Breast Cancer

Only available on StudyMode
  • Download(s) : 799
  • Published : August 27, 2010
Open Document
Text Preview
Case Study 1: Breast Cancer

Situation: The client is a 50-year-old female teacher who was notified of an abnormal screening mammogram. Diagnosis of infiltrating ductal carcinoma was made following a stereotactic needle biopsy of a 1.5 x 1.5 cm lobulated mass at the 3:00 position in her left breast. The client had a modified radical mastectomy with lymph node dissection. The sentinel lymph node and 11 of 16 lymph nodes were positive for tumor. Estrogen receptors and progesterone receptors were both positive. Further staging work-up was negative for distant metastasis. Her final staging was stage IIB. Her prescribed chemotherapy regimen is 6 cycles of CAF after a single-lumen central line was placed.

1.The client asks you to help her understand how big her tumor was.

Draw a 1.5 x1.5 cm circle. This gives a good understanding of the size of the actual tumor.

2.Describe the biopsy technique used for this diagnosis.

• Stereotactic needle biopsy includes aspiration of tumor cells through a special biopsy needle by immobilizing the breast, determining the exact location of the tumor through x-ray examination, and then inserting the needle into the precise location. • The specimen is then analyzed by a pathologist and a diagnosis made.

3.Discuss the implications of a positive sentinel node.

Before removal of the tumor, radioactive dye is instilled into the tumor bed. During surgery the surrounding lymph nodes are evaluated for the presence of the radioactive dye. The sentinel node is defined as the initial node that drains the tumor bed. The sentinel node is removed and evaluated by a pathologist for presence of cancer. Presence of cancer in the sentinel node is an indication that the disease is metastatic at the time of diagnosis.

4.Using the TNM staging system, what would her classification be?

• Tumor size less than 2 cm: T1
• Lymph node involvement is positive: N1
• Metastasis is negative: M0

5.What is the significance of her hormone receptor status?

When a tumor is hormone receptor positive—in this case both estrogen and progesterone positive—the tumor grows in the presence of these hormones. Reducing the level of these hormones will slow the rate of tumor growth.

6.Surgical intervention is called the primary treatment for breast cancer. Follow-up chemotherapy is called what kind of therapy?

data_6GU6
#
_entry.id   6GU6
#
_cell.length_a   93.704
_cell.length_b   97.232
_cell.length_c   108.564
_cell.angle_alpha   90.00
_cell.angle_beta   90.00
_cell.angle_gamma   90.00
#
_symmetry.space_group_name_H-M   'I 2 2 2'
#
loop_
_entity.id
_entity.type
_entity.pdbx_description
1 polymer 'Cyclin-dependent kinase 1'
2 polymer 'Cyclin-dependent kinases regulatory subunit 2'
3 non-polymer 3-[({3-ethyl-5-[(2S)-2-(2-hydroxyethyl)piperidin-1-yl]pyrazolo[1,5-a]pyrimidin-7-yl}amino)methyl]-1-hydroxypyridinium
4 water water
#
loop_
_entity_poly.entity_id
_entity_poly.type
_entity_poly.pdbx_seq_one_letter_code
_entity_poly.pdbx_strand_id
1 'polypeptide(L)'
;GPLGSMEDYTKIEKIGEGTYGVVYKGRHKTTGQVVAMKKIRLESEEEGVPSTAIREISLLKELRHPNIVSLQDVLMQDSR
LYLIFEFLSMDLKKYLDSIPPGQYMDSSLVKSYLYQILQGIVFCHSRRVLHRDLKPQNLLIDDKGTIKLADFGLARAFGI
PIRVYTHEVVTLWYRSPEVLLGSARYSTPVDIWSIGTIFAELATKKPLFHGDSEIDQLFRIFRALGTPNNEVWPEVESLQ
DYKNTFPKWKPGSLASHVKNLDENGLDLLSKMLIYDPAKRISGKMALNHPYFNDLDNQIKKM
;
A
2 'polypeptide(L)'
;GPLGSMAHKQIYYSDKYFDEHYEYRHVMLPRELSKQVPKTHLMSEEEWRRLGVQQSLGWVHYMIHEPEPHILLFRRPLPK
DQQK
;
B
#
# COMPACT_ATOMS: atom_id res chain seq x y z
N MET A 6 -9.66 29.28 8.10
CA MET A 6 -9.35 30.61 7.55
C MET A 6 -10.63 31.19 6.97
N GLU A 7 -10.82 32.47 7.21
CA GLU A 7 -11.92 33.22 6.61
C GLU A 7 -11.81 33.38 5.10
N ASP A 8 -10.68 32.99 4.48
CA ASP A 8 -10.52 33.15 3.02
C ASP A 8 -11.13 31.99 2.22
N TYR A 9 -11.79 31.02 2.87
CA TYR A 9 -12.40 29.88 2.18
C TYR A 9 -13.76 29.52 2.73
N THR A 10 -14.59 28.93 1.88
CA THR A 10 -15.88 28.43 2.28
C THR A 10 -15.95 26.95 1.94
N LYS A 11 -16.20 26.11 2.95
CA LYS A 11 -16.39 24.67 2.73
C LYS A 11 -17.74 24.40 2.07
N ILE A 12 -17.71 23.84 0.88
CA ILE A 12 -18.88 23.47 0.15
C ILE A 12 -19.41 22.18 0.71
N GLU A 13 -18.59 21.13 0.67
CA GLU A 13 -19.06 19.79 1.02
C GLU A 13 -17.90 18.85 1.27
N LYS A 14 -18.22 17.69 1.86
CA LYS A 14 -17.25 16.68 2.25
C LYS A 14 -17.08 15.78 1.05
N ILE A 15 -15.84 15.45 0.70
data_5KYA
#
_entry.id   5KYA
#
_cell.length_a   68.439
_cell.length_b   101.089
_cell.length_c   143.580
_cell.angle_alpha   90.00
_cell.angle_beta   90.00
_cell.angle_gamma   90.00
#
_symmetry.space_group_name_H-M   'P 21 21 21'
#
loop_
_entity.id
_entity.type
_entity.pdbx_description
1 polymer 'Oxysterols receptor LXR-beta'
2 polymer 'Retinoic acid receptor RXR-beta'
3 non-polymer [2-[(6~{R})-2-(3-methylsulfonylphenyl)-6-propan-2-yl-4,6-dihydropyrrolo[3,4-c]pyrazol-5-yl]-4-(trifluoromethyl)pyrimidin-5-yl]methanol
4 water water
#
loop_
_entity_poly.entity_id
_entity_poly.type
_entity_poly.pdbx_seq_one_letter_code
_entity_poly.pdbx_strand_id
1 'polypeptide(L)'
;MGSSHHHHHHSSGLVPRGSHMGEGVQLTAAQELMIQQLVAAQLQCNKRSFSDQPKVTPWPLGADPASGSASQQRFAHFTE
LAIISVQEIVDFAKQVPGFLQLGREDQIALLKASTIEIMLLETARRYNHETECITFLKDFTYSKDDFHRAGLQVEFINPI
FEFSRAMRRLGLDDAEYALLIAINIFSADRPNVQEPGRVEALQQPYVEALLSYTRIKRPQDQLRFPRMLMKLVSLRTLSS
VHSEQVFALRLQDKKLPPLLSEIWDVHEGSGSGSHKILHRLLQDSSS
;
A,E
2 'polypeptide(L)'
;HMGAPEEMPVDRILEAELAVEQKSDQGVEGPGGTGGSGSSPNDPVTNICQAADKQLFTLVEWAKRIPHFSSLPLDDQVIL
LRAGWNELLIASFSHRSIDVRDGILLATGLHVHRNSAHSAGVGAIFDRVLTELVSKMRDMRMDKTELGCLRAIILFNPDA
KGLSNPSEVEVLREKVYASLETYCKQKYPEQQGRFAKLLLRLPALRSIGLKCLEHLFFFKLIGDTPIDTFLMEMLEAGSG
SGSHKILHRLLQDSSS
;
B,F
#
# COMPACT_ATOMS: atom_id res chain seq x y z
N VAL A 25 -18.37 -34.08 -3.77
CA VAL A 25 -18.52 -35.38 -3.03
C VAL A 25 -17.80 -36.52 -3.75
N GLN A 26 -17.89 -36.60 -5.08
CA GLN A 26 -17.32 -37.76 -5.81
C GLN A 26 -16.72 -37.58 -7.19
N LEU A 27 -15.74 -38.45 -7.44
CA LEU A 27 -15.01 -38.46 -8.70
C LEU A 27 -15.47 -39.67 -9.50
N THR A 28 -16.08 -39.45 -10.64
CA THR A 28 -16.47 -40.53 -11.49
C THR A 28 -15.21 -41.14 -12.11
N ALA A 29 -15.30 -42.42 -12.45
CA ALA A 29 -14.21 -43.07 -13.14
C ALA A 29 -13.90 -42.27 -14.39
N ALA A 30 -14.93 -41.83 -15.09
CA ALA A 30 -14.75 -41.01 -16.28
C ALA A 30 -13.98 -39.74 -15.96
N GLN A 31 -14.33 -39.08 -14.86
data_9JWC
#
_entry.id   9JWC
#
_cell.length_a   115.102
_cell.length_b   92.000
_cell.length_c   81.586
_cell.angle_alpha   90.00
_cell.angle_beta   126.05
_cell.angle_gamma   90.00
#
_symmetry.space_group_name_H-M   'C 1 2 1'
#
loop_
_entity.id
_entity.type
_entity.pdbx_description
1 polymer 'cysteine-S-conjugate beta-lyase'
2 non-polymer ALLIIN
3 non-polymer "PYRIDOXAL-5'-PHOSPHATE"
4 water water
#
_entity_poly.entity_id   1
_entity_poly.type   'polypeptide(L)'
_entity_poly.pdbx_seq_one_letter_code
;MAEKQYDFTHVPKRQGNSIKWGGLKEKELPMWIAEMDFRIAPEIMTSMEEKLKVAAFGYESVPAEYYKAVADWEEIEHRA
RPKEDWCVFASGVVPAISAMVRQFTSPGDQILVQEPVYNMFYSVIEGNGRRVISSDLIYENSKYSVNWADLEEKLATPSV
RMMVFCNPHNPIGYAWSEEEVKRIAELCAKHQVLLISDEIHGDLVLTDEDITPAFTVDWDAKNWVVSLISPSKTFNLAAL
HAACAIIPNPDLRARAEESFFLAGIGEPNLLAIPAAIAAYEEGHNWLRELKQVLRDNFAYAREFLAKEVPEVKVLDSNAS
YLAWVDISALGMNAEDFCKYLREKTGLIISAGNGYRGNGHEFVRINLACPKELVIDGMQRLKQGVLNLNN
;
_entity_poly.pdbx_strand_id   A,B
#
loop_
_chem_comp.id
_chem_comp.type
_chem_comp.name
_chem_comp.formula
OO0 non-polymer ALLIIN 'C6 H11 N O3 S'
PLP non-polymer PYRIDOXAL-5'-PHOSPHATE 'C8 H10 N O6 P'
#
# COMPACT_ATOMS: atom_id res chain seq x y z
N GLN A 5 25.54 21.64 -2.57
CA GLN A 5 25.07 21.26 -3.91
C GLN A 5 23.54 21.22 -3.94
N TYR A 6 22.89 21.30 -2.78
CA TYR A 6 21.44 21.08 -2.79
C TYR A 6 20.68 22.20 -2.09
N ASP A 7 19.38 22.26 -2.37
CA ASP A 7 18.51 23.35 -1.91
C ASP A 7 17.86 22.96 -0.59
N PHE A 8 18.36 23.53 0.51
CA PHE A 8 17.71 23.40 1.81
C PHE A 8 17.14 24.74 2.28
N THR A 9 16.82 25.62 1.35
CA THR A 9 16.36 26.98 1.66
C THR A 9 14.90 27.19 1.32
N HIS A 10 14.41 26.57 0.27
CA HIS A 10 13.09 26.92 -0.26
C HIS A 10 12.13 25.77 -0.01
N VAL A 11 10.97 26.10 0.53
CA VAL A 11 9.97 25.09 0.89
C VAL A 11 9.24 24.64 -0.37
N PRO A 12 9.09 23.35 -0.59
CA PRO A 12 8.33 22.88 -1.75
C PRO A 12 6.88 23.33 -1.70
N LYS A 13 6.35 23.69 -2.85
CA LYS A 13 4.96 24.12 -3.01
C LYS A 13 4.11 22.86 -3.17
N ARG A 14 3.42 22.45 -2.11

Surgery is the primary treatment for breast cancer. Chemotherapy is the secondary therapy, making it the adjuvant therapy.

7.List the chemotherapy drugs used for her treatment. List any side effects and special considerations associated with the use of these drugs.

Her treatment involves CAF (cyclophosphamide, Adriamycin [doxorubicin], 5-fluorouracil).

Cyclophosphamide is an alkylating agent.
Its major side effects are myelosuppression, alopecia, hemorrhagic cystitis, N/V, cardiotoxicity, pulmonary fibrosis, and hypersensitivity reactions.
Ensure that the patient is aware to drink plenty of fluid and to urinate frequently to decrease the possibility of hemorrhagic cystitis.

Doxorubicin is an antitumor antibiotic. Its major side effects are myelosuppression, cardiotoxicity, N/V, alopecia, red urine, and dermatitis in previously radiated areas.

Doxorubicin is a vesicant, which means it can cause necrosis of tissue if the IV infiltrates during the infusion. Vesicants should only be given in IVs that are new (less than 24 hours) and exhibit good blood return. There is a maximum lifetime cumulative dose that must not be exceeded. Inform the patient of the red urine.

5-Fluorouracil is an antimetabolite. Its major side effects include myelosuppression, diarrhea, oral and GI ulcerations, alopecia, and N/V.

Because all these chemotherapeutic agents cause myelosuppression, when her blood counts are low, she needs to be monitored closely for symptoms related to infection, anemia, and thrombocytopenia.

8.Calculate the client’s body surface...
tracking img